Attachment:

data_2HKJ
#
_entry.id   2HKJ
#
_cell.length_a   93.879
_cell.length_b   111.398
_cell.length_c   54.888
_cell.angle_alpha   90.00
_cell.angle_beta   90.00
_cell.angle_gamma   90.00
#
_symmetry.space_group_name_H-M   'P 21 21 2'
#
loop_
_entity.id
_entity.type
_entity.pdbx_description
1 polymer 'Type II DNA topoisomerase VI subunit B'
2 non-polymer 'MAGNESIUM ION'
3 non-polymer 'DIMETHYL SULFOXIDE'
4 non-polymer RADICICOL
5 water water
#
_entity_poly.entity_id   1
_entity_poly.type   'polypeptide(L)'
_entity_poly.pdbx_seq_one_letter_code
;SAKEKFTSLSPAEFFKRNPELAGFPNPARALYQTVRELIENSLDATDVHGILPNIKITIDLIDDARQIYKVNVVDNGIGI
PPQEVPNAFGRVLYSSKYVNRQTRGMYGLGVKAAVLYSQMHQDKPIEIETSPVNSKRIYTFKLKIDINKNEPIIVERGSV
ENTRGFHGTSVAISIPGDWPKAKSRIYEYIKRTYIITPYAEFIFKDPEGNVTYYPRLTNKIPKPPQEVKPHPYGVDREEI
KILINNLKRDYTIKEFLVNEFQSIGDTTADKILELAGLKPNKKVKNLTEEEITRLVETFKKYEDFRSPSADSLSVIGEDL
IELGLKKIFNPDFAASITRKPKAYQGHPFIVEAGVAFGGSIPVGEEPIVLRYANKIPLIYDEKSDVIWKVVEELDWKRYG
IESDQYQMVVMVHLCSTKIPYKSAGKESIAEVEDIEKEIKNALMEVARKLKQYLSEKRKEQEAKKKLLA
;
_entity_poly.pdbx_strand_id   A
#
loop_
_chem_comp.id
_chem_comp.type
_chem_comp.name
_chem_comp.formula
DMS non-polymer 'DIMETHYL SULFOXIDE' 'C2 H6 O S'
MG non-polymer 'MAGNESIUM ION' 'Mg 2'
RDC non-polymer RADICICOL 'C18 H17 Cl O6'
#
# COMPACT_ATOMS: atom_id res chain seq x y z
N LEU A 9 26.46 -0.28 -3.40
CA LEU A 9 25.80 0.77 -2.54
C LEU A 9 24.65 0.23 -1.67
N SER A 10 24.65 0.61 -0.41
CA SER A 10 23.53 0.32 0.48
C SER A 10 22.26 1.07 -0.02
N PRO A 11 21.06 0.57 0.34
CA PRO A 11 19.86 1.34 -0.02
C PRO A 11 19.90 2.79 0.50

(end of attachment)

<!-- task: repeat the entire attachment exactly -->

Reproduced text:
data_2HKJ
#
_entry.id   2HKJ
#
_cell.length_a   93.879
_cell.length_b   111.398
_cell.length_c   54.888
_cell.angle_alpha   90.00
_cell.angle_beta   90.00
_cell.angle_gamma   90.00
#
_symmetry.space_group_name_H-M   'P 21 21 2'
#
loop_
_entity.id
_entity.type
_entity.pdbx_description
1 polymer 'Type II DNA topoisomerase VI subunit B'
2 non-polymer 'MAGNESIUM ION'
3 non-polymer 'DIMETHYL SULFOXIDE'
4 non-polymer RADICICOL
5 water water
#
_entity_poly.entity_id   1
_entity_poly.type   'polypeptide(L)'
_entity_poly.pdbx_seq_one_letter_code
;SAKEKFTSLSPAEFFKRNPELAGFPNPARALYQTVRELIENSLDATDVHGILPNIKITIDLIDDARQIYKVNVVDNGIGI
PPQEVPNAFGRVLYSSKYVNRQTRGMYGLGVKAAVLYSQMHQDKPIEIETSPVNSKRIYTFKLKIDINKNEPIIVERGSV
ENTRGFHGTSVAISIPGDWPKAKSRIYEYIKRTYIITPYAEFIFKDPEGNVTYYPRLTNKIPKPPQEVKPHPYGVDREEI
KILINNLKRDYTIKEFLVNEFQSIGDTTADKILELAGLKPNKKVKNLTEEEITRLVETFKKYEDFRSPSADSLSVIGEDL
IELGLKKIFNPDFAASITRKPKAYQGHPFIVEAGVAFGGSIPVGEEPIVLRYANKIPLIYDEKSDVIWKVVEELDWKRYG
IESDQYQMVVMVHLCSTKIPYKSAGKESIAEVEDIEKEIKNALMEVARKLKQYLSEKRKEQEAKKKLLA
;
_entity_poly.pdbx_strand_id   A
#
loop_
_chem_comp.id
_chem_comp.type
_chem_comp.name
_chem_comp.formula
DMS non-polymer 'DIMETHYL SULFOXIDE' 'C2 H6 O S'
MG non-polymer 'MAGNESIUM ION' 'Mg 2'
RDC non-polymer RADICICOL 'C18 H17 Cl O6'
#
# COMPACT_ATOMS: atom_id res chain seq x y z
N LEU A 9 26.46 -0.28 -3.40
CA LEU A 9 25.80 0.77 -2.54
C LEU A 9 24.65 0.23 -1.67
N SER A 10 24.65 0.61 -0.41
CA SER A 10 23.53 0.32 0.48
C SER A 10 22.26 1.07 -0.02
N PRO A 11 21.06 0.57 0.34
CA PRO A 11 19.86 1.34 -0.02
C PRO A 11 19.90 2.79 0.50